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1. Smothering or Closure of the Mouth and Nostrils.—Infants are
often accidentally smothered by being overlaid by their mothers when they
are drunk. This is more common among the lower classes of women in
England. In India, such cases are rare, as infants are generally not allowed
to sleep in the same bed with their mothers, but are placed in separate
cradles; however, they are sometimes smothered by inexperienced girl
mothers who press them too closely to the breast when suckling. A com-
mon method of killing infants and children is to close the mouth and nos-
trils by means of the hand, bed clothes, soft pillows or mud.
Cases have been recorded of adults being accidentally smothered by
plaster of Paris at the time of taking a cast or mould, or by falling face
downwards into vomited matter, flour, cement, sand or mud, especially
when drunk or during an epileptic fit.
2. Obstruction of the Air-passages from within.—This may be due to—
(a) The presence of foreign bodies, such as a piece of meat, potato
skin, fruit-stone, corn, button, coin, cork, rag, India-rubber teat, live fish,
round-worm, loose artificial teeth, mud, cotton, leaves, etc.
It is not necessary that a foreign body should be of such a size as to
block the air-passages completely. Even a small object blocking the lumen
partially may cause death by spasm.
On the 26th September 1912, a Mahomedan girl, about 10 years old, was standing in
a street in Agra with her infant sister, one year old, in her arms, when a boy playfully
gave her a push from behind. The infant girl fell and died immediately. On post-
mortem examination a split gram (chaneki dal) was found to be obstructing the lumen
of the larynx. It appears that the infant girl had a parched gram in her mouth at the
time of the fall, and it got into the larynx during the involuntary inspiratory movement.
Dr. G. B. Sahay, Police Surgeon, Patna, described to me a similar case which occur-
red to him on the 12th September 1939. A male child, one year old, was playing alone
on a veranda, while his mother was busy with her work in the house. All of a sudden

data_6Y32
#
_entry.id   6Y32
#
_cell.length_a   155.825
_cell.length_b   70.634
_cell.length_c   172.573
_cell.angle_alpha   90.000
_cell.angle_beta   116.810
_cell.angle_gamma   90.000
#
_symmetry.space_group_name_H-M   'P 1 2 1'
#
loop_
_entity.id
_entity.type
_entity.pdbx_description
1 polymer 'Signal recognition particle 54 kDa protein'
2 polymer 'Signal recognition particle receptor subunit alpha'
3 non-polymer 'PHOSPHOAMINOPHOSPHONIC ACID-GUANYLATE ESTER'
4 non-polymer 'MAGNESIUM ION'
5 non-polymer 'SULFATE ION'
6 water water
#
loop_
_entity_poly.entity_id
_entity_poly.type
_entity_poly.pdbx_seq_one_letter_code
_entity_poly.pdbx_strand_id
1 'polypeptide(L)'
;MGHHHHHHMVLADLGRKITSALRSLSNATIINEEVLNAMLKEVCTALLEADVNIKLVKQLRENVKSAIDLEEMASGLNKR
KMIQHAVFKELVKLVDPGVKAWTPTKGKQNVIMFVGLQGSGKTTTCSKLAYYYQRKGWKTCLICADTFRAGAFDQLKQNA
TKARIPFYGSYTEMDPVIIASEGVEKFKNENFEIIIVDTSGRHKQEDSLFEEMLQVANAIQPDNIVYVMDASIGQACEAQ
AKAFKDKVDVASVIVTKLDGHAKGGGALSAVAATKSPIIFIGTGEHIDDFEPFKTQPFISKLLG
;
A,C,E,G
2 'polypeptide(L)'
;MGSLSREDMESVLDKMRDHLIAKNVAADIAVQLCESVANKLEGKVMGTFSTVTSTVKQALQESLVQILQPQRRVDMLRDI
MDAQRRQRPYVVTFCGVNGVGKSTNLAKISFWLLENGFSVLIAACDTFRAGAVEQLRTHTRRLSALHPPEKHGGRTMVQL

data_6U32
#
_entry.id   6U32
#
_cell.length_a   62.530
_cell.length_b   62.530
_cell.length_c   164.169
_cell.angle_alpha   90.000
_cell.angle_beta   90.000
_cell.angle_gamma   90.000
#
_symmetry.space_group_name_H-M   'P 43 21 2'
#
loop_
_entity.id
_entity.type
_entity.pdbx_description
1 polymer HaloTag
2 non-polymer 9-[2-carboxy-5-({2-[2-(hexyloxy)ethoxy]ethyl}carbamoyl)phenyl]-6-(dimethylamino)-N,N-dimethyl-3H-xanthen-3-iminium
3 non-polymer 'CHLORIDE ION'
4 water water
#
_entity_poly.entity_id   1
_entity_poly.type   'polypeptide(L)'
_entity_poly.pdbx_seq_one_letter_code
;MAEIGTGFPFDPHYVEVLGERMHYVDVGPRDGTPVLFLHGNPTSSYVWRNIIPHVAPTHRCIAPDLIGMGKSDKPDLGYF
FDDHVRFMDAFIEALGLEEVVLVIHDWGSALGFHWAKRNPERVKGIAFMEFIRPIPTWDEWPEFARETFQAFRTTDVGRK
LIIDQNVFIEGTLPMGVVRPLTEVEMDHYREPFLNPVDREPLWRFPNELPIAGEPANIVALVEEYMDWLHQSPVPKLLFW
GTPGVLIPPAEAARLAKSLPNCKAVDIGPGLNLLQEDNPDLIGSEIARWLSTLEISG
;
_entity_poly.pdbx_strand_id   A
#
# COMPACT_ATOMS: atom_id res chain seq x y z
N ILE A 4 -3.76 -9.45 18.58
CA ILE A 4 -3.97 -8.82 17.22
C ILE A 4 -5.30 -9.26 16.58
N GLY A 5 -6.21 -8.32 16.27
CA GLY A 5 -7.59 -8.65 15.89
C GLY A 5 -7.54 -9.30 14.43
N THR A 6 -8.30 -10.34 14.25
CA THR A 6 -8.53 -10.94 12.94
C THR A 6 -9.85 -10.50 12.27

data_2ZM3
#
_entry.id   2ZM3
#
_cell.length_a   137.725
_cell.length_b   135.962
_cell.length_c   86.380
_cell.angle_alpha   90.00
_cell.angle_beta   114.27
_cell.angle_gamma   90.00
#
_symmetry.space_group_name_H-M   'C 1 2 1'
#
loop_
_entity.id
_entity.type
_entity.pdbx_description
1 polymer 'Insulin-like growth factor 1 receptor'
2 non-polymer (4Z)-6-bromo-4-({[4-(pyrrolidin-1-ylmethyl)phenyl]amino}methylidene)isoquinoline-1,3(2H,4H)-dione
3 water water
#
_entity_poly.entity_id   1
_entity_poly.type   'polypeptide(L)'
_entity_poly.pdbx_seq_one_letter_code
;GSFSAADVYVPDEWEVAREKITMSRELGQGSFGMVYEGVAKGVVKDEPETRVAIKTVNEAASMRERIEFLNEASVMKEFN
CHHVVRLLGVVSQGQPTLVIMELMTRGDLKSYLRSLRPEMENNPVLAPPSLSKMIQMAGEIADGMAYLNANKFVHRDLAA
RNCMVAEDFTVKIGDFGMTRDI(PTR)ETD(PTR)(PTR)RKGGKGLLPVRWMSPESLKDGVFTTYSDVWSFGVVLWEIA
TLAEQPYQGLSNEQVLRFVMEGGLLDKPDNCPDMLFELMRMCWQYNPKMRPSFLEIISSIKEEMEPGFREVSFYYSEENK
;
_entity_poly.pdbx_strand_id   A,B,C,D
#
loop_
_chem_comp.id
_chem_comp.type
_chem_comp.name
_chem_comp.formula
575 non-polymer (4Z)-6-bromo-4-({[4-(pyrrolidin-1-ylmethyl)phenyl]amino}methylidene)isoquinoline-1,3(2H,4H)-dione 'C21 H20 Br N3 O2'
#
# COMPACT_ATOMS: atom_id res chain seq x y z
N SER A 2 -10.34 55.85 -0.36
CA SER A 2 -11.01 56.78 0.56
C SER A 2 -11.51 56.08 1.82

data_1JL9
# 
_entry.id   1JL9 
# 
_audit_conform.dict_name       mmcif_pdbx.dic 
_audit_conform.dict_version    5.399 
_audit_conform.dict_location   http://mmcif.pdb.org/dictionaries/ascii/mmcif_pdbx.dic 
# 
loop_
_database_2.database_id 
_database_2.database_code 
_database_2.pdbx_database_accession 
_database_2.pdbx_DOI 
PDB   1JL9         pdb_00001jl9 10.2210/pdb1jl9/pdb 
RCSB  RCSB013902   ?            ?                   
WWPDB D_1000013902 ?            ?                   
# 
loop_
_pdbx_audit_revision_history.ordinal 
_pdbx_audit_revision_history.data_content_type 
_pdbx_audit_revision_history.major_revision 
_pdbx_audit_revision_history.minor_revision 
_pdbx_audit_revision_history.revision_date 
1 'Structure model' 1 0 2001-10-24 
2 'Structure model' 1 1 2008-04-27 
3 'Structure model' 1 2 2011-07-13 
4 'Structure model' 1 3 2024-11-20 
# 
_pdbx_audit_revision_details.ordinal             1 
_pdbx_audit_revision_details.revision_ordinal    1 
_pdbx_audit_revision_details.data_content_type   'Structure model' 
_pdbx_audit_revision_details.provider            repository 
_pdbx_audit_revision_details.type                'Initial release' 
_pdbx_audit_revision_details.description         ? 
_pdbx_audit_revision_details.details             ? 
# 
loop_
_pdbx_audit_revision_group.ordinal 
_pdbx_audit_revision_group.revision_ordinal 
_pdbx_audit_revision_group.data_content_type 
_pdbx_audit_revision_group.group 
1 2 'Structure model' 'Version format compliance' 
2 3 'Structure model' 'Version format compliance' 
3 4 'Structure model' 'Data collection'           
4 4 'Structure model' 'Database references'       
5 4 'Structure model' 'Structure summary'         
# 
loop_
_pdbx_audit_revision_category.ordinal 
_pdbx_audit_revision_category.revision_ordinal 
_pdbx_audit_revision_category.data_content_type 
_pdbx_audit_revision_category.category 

the child shrieked, became blue in the face and died in a few moments. The mother
accused her neighbour of having practised witchcraft on the child, but post-martem
examination showed that the upper part of the windpipe was found clogged by a whole
parched gram with marks of teeth bite.
On the 10th April 1929, a Hindu male, aged 60 to 65 years, died all of a sudden
while trying to hire an ekka, for proceeding to his house. At the post-mortem examina-
tion I found a carious tooth lying in the glottis and death was caused by suffocation
due to spasm of the glottis brought on by the tooth lying there.
Vomited matter may regurgitate into the larynx, and by inspiratory
efforts may be aspirated into the smaller bronchi and may cause suffocation.
This is especially common in acute alcoholism, and occasionally occurs during
a fit of epilepsy or in a case of badly administered anaesthesia. It must be
remembered that the contents of the stomach fall into the larynx and tra-
chea after death owing to pressure of the gases of decomposition, but they
cannot reach the smaller bronchi.
(b) Diseases, such as tumours pressing on some portion of the air-
passages, or a false membrane a%in diphtheria or cedema of the glottis, or
effusion of blood from haemoptysis^ epistaxis and wounds of the throat, or
pus from an abscess in the tonsils or caseating glands ulcerating into the
trachea. A foreign body in the pharynx or oesophagus may cause obstruct
tion pressing on the windpipe from behind.
3. Pressure on the Chest—This may occur accidentally through the
chest being pressed violently in crowds at big fairs, or by being ixampfecl
upon in the rush of such crowds. Pressure on the chest may also occur ia
railway > inotor-car or other vehicular accidents or "by burial under the <&$**
ris oŁ a falling wall or roof. Cases of compression of the chest homicidal!^
are also met with in India.